However, this approach introduces the risk of spending being curtailed once the initial objectives (especially those that produce the greatest operational efficiencies) of the project are satisfied.
What type of MAM platform?
The third point to address is to choose the type of MAM platform. There are a number of options here:
- A specific broadcast MAM solution, where the vendor provides the functionality, integration and customisation required. Examples of such vendors are TMD, VizRT, Tedial, Dalet, VSN, Imagine, SAM and Avid.
- A development platform that provides the basic MAM capability and toolsets, but requires the customer, or the customer’s chosen third party developer/integrator to develop user interfaces and workflow upon that platform. Examples include Vidispine, Imagen, Blue Lucy Media and Cantemo. This approach provides the ability to implement specific functionality that may not be cost effective with a commercially available broadcast MAM solution. The core functionality (e.g. database, search, results display and API suite) is generally made available to all customers as part of the overall platform cost.
- Self-Build. This option has been exercised by a number of broadcast companies in order to fully satisfy their presumed requirements. Although this approach does provide the greatest flexibility, it also usually comes with the largest price tag. Development costs and ongoing software support cannot be amortised across multiple installations, and are therefore shouldered by the broadcaster.
There are obvious practical reasons to buy rather than build a custom solution. They include maintenance, scaling, ongoing development and losing the code or the person that wrote the code taking another job.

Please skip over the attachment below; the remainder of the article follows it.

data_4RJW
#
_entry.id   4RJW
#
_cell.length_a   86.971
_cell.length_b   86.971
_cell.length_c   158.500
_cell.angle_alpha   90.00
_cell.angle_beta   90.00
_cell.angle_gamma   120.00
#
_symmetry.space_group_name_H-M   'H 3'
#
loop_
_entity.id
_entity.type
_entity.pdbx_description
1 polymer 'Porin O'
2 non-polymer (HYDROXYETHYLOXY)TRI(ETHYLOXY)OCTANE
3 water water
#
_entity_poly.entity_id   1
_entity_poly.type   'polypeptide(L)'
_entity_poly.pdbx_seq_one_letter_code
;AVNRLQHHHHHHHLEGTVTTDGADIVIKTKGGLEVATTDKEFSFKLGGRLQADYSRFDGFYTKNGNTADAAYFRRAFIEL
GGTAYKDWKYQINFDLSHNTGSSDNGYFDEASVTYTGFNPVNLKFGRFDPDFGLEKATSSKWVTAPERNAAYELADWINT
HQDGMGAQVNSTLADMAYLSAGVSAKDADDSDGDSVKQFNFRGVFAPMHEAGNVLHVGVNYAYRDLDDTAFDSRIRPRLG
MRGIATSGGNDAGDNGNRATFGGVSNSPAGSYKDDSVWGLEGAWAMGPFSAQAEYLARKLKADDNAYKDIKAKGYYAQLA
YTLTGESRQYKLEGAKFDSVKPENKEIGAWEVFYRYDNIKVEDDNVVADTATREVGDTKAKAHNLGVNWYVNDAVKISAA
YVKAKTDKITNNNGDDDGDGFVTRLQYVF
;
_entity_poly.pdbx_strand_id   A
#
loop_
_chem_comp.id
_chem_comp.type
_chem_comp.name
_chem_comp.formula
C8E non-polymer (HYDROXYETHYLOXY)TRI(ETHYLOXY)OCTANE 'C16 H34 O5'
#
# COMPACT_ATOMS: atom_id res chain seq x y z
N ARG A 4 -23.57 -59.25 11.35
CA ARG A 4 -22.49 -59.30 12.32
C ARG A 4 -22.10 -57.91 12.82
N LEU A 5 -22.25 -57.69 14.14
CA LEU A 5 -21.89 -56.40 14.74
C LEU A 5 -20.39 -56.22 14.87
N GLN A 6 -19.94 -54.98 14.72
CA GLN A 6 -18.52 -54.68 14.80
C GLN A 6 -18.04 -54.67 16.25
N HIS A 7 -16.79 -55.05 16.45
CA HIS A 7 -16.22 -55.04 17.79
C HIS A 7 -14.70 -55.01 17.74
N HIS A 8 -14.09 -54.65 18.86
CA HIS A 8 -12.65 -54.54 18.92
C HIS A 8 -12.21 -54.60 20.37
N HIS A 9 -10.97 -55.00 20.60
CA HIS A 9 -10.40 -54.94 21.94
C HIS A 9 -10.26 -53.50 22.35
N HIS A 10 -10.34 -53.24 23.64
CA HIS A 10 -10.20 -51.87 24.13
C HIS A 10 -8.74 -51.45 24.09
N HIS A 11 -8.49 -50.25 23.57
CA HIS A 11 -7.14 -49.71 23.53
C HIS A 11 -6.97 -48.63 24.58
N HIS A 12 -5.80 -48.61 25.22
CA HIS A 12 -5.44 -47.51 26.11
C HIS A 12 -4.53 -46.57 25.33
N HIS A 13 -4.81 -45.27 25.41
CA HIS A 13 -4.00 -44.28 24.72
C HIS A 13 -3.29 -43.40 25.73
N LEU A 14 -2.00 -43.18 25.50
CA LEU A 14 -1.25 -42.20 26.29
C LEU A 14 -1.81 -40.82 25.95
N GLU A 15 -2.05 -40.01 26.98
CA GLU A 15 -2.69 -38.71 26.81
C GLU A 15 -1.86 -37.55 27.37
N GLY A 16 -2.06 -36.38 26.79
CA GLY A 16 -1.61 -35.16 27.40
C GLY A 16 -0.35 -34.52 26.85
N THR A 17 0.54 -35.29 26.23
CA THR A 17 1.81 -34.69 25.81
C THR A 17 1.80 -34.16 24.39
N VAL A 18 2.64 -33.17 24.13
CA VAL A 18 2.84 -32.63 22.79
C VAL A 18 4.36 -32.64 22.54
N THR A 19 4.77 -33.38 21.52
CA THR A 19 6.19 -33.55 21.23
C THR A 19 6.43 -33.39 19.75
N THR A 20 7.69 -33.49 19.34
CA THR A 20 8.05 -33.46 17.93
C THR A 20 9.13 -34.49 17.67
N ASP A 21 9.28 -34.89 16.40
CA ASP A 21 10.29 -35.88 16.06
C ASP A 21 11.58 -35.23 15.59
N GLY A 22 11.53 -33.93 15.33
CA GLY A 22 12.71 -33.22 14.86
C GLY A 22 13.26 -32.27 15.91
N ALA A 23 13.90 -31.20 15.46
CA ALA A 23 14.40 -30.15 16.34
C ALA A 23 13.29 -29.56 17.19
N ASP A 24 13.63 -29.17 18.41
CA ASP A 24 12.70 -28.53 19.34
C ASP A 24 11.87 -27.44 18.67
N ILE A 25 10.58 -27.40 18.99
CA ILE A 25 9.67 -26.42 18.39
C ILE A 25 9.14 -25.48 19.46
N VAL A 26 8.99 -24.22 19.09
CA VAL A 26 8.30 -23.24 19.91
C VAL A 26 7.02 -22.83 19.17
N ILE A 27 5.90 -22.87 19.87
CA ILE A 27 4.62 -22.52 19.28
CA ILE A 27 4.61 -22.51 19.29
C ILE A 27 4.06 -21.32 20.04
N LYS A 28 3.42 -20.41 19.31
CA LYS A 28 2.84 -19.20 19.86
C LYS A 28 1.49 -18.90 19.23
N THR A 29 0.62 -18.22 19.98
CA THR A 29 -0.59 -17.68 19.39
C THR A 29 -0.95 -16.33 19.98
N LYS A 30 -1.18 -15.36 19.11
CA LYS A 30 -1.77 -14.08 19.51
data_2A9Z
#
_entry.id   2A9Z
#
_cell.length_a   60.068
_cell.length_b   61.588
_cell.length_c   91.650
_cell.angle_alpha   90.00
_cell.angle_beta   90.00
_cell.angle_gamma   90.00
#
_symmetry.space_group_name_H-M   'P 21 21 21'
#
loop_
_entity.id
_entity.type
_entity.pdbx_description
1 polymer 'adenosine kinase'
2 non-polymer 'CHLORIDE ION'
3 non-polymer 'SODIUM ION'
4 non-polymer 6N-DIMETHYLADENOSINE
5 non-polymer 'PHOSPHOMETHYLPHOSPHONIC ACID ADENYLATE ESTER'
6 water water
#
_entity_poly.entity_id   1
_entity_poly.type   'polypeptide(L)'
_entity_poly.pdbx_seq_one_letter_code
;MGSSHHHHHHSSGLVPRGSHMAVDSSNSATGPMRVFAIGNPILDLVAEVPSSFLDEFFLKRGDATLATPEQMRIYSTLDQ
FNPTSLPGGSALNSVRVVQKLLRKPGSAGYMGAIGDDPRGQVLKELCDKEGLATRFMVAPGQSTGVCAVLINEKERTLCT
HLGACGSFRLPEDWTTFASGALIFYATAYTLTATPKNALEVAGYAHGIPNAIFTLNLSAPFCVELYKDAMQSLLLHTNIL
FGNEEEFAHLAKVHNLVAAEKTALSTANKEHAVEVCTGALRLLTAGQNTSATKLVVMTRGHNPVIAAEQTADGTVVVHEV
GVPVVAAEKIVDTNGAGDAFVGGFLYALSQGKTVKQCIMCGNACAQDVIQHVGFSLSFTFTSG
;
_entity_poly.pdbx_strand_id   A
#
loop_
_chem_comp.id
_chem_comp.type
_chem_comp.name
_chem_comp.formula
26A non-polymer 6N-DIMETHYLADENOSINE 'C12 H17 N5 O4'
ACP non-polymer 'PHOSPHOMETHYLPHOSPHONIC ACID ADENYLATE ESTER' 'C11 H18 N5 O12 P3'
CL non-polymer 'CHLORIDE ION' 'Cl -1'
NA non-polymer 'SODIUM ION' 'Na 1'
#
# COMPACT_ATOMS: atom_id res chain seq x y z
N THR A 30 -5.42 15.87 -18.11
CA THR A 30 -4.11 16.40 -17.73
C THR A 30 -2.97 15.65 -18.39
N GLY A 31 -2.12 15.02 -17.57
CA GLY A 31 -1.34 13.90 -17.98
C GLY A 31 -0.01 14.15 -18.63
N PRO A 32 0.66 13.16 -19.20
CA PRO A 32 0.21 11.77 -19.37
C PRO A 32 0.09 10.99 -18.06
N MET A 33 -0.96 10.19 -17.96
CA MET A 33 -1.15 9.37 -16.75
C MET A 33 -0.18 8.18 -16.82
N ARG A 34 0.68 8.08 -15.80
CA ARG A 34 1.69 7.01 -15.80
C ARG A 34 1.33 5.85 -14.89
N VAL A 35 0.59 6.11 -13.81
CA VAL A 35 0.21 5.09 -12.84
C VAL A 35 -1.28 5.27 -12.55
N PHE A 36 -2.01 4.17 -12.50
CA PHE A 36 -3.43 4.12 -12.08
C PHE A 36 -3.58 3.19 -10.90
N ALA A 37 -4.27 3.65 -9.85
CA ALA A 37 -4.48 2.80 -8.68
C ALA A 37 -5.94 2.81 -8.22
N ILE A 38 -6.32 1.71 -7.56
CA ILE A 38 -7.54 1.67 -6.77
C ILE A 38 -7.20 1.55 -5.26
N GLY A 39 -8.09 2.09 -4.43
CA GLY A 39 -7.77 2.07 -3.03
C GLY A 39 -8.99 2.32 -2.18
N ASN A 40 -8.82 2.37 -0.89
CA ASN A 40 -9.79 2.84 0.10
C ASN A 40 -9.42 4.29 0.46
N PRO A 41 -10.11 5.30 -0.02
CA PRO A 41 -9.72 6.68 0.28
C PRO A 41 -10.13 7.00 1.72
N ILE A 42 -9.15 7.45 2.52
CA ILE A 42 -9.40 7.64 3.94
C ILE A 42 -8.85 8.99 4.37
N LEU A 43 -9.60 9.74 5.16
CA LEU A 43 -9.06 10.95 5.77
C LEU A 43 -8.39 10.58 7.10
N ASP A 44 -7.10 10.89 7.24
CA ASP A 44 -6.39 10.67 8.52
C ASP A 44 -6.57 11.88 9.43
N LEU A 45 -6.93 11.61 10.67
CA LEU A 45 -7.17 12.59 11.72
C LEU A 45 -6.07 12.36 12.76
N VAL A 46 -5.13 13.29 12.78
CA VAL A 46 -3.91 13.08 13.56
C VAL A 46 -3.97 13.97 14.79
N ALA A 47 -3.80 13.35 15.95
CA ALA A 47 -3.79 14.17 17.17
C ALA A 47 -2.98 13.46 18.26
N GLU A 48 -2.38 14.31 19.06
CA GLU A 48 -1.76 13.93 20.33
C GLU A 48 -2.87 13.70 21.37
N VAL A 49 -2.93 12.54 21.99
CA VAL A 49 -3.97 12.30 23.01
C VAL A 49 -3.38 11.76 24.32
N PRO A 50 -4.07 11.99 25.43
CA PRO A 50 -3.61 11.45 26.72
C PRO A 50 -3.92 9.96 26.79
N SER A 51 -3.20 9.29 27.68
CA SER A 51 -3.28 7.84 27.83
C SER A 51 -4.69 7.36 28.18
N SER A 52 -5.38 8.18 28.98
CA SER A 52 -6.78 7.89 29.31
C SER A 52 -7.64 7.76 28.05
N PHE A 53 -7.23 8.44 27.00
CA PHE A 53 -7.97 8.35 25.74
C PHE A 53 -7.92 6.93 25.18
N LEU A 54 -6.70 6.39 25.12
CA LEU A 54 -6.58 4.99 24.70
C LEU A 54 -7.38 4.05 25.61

On premise vs. cloud
The hosting of the MAM platform used to be a straightforward proposition. There were very few web-hosted (now referred to as cloud) platforms, and those that did exist provided little or no integration with the customers’ broadcast infrastructure. This of course has changed, with a plethora of cloud-based solutions now available.
There are advantages and disadvantages with public cloud hosted solutions, and the cost model is often skewed towards OPEX rather than CAPEX; this does not suit all organisations. The level of integration required with existing systems, and whether remote access to the MAM is required can also be major factors in this decision.
Workflow orchestration (sometimes known as workflow automation or process management) is a capability of many, but not all MAM systems.
The ability to programme automated workflows that are dependent upon content metadata, the outcome of processes and operator input can significantly improve operational efficiency. However, not all workflow orchestration systems are created equal.
Some vendors offer the ability for their customers’ systems administrators to modify, create and programme workflows using standard scripting tools such as Windows PowerShell scripting language, UML and BPEL.
Others provide visual workflow creation and editing tools that allow the systems administrators to model workflows graphically, often using flow chart type notation.
Figure 1: A broadcast workflow designer from Tedial
These systems have workflow engines that manage processes within the MAM environment. Processes could include file movements, metadata updates (dependent upon the outcome of previous processes or changes in connected external systems) and transcode operations.
For MAM platforms that are integrated with external systems, this workflow automation can be extended to allow processes (e.g. auto QC) to be executed by these external systems and the results returned to the MAM operator and stored in the content metadata.
It is rare for a broadcast MAM system to operate completely stand alone, without integration to other management and technical systems.